Microservices

Cloud Native Architecture: Monoliths or Microservices?

Experts from Grafana explore the core challenges of building Cloud Native microservices applications.

In this video, Goutham Veeramachaneni and Edward Welch, Grafana Labs, talk about Cloud Native architecture, and the unique characteristics of the monolithic and microservices architecture.

Goutham is a Prometheus maintainer. He also worked on CFCN projects like Cortex, Loki, and Biker. Edward prominently works on Loki, Cortex, and used to build Java monoliths. In this video, the speakers will talk about monoliths, microservices, and mono-microliths.

In this session, the speakers also brief on the advantages, disadvantages and benefits of using each of these architectures while building applications.

Monoliths and microservices architecture

At 1:28, Edward puts forward a short definition for the concept of monolithic architecture. The monolithic architecture is basically a unified model for designing software. The monolithic software will be self-contained. Different components of software will be interconnected and interdependent instead of being loosely coupled.

Monolithic applications are simple to develop when compared to the microservices architecture. Deployment becomes very easy with this type of architecture as only one single jar/war file is deployed. Problems related to security and network latency are less with this architecture when compared with the microservices architecture.

Two of the commonly faced challenges revolving around monolithic architecture is that achieving scalability and reusability will be quite difficult. In addition, this architecture is never reliable as even a single bug can bring down the entire monolithic application in no time.

At 4:47, Goutham puts forward a short definition for the idea of microservices architecture. This type of architecture helps in achieving a great level of scalability. The principles of microservices include single responsibility, design for failure, and building around business capabilities.

Microservices break up the monolithic code into small chunks of code that can easily be maintained by the users. In this type of architecture, services will exist as independent deployment artifacts and can be scaled independently without relying on the availability or the performance of the other services.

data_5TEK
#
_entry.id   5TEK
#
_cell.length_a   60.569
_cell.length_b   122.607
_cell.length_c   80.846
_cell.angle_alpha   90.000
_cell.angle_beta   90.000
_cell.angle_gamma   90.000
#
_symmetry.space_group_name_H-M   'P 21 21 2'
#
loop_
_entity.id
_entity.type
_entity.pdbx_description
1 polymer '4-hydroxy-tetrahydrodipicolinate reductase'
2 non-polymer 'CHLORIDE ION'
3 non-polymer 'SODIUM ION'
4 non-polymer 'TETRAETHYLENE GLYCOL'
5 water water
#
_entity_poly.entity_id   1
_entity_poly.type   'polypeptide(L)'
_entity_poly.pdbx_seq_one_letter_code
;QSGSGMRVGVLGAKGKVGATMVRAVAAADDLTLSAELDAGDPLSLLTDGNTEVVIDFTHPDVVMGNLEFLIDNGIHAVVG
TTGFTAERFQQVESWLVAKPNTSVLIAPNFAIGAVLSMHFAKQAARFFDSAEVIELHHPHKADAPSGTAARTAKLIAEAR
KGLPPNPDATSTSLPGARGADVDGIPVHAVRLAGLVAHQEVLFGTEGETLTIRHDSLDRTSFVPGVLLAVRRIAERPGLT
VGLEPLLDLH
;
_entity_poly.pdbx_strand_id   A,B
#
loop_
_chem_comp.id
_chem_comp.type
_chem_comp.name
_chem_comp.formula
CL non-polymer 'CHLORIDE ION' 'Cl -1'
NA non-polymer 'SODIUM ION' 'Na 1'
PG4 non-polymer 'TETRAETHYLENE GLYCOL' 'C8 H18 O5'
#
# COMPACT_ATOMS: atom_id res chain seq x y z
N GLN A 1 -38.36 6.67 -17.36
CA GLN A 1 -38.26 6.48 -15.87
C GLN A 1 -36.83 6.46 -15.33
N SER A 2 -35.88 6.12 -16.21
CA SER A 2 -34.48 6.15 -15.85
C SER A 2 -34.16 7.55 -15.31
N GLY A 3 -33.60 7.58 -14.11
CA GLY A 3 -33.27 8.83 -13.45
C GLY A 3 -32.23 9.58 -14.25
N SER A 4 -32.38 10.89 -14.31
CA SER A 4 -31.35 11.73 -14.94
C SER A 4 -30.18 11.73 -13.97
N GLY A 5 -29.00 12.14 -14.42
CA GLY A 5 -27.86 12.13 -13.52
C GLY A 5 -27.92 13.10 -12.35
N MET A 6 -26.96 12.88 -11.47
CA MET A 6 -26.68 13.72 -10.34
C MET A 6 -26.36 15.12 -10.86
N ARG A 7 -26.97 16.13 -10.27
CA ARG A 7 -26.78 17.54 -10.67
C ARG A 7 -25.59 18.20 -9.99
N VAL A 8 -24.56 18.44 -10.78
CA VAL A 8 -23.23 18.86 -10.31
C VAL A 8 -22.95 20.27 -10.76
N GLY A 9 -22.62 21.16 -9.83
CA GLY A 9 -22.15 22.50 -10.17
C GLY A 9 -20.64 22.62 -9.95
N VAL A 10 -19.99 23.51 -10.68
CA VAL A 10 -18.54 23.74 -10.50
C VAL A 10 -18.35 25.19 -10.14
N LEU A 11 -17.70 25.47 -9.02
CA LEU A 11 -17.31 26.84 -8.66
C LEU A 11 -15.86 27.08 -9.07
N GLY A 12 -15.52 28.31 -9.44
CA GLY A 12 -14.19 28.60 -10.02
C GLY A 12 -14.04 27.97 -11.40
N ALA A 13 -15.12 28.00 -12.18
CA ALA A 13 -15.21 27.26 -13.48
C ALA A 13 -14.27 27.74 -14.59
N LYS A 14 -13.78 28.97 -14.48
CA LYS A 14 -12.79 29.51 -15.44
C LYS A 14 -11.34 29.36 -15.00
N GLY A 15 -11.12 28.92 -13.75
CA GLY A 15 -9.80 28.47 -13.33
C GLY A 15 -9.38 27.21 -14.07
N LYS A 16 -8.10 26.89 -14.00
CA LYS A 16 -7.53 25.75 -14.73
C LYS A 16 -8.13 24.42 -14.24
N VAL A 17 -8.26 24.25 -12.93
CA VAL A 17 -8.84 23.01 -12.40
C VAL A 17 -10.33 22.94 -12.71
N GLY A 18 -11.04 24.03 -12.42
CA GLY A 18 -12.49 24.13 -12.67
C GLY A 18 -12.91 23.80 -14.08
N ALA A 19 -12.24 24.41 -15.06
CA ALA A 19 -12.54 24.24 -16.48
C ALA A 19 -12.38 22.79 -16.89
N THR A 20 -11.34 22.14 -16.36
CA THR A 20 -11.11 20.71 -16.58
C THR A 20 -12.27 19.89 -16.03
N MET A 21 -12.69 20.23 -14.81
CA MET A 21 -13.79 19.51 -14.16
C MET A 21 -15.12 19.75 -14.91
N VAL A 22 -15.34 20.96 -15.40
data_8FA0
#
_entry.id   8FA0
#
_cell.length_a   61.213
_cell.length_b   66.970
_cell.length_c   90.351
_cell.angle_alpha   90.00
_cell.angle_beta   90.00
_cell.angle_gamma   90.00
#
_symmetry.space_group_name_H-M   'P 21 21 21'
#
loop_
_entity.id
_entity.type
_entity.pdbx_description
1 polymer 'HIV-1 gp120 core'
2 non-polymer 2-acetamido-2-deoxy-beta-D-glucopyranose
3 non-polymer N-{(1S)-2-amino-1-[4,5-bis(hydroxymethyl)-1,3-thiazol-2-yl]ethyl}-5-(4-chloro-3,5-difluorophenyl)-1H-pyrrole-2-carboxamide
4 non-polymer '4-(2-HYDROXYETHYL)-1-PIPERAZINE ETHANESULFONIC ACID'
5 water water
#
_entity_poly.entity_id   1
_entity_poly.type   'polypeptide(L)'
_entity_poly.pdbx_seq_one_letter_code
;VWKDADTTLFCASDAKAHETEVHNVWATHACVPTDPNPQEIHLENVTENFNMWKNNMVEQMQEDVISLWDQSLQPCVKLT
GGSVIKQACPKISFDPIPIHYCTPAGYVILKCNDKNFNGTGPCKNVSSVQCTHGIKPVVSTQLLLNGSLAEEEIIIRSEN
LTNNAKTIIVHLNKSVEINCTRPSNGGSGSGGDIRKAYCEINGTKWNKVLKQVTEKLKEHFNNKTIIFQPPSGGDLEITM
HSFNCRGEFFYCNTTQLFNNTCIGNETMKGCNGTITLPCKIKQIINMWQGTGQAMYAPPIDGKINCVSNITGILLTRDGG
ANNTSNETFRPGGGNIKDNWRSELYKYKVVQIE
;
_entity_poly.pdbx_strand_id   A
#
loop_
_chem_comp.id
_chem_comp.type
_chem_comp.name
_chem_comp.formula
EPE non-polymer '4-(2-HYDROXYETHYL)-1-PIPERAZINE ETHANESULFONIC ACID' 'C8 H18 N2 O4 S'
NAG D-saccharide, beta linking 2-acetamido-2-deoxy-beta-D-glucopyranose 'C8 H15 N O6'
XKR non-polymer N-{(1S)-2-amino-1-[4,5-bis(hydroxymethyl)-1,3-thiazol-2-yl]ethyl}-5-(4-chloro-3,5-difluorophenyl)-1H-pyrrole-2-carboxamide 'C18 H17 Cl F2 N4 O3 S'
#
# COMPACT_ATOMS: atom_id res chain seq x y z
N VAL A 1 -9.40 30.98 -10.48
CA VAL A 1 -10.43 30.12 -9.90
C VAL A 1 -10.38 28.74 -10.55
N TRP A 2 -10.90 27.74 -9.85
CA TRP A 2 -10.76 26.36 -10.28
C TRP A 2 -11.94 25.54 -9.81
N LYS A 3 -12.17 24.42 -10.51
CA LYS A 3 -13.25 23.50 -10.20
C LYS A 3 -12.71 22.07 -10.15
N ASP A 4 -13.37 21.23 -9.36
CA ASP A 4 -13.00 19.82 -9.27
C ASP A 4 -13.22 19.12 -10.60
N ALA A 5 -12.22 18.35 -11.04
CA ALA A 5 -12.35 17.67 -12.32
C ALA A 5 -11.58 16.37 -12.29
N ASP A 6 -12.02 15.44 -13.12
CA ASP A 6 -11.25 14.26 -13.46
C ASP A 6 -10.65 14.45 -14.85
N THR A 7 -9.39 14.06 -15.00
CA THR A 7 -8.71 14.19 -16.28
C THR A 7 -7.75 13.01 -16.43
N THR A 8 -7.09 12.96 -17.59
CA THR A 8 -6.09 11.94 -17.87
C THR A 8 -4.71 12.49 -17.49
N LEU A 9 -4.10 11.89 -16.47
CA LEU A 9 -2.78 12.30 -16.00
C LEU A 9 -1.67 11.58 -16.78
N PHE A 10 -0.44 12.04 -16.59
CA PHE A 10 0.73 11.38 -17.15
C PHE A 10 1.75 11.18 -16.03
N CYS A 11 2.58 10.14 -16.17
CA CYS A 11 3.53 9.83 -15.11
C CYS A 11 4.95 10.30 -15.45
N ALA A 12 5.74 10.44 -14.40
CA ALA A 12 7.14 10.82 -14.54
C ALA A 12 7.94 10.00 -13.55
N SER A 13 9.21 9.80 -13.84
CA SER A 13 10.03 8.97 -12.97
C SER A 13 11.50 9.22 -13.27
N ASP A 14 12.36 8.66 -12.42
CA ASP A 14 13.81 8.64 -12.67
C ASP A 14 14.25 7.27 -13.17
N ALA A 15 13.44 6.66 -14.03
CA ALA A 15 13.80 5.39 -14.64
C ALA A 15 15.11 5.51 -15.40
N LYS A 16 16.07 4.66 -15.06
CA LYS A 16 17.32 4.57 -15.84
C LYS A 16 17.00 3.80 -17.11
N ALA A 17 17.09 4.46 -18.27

This architecture follows an approach where an application is composed of plenty of independently small services that can be deployed. If the different interfaces of the microservices are being exposed by means of a standard rule, say, a REST-ful API, then they can be consumed easily by the other services. In this case, direct coupling is not required.

Mono-microliths and mono-repositories

At 9:41, the speaker briefs on the other type of architecture, which is ‘Mono-microliths’. Applications built through this type of architecture will be the future. A mono-microlith is a single binary monolith composed of microservices.

The Thanos CFCN project follows this model of architecture. It is necessary to follow modular coding whenever you are building a mono-microlith architecture application. The single binary application can be scaled horizontally. Read and write paths are heavily modulated so that they are isolated. Some teams prefer using multiple repositories while some prefer mono-repo.

A mono repo is a single repository that will have all the code and assets for the project stored. With mono-repo it is easy to share the code and also to refactor the code. The speaker re-emphasizes that a mono-repo is a single repository while a monolith is a massive codebase.

A mono-repo is used whenever visibility, collaboration, and speed are required while building the code-base. Atomica changes can be made easily where only one action is required to perform a change across different projects. With a mono repository, you can ensure that there is only a single source of truth. In the case of multiple repository scenarios, developers need to build or download dependencies multiple times.

With a mono repo, the build can be efficiently optimized as all dependencies which are referred exist in the same codebase.

Conclusion

At 17:29, the speaker states that gRPC is a way to enable modularity and achieve horizontal scalability easily. gRPC is a high-performance, open-source universal RPC framework. The major functionality of this framework is to connect services across data frameworks in an efficient manner.

This framework also offers pluggable support for tracing, load balancing, health checking, and authentication. At 24:09, the speaker re-emphasizes that having a mono repo will be very effective. He adds that it is very important to make the onboarding process easy for the new developers. Running a huge number of services on Kubernetes on their own name-spaces will be difficult for the newly joined developers.

Open source projects should be incremental when scaling is applied. Once the Cortex is moved from the microservices to the mono-microlith world, the number of blog posts, the adoption shot up. It is important to have the development and adoption process super seamless. In this video, the speakers discuss the ideas behind the three different types of architecture and how they could be followed seamlessly while building applications.

Related Articles

Leave a Reply

Your email address will not be published. Required fields are marked *

Back to top button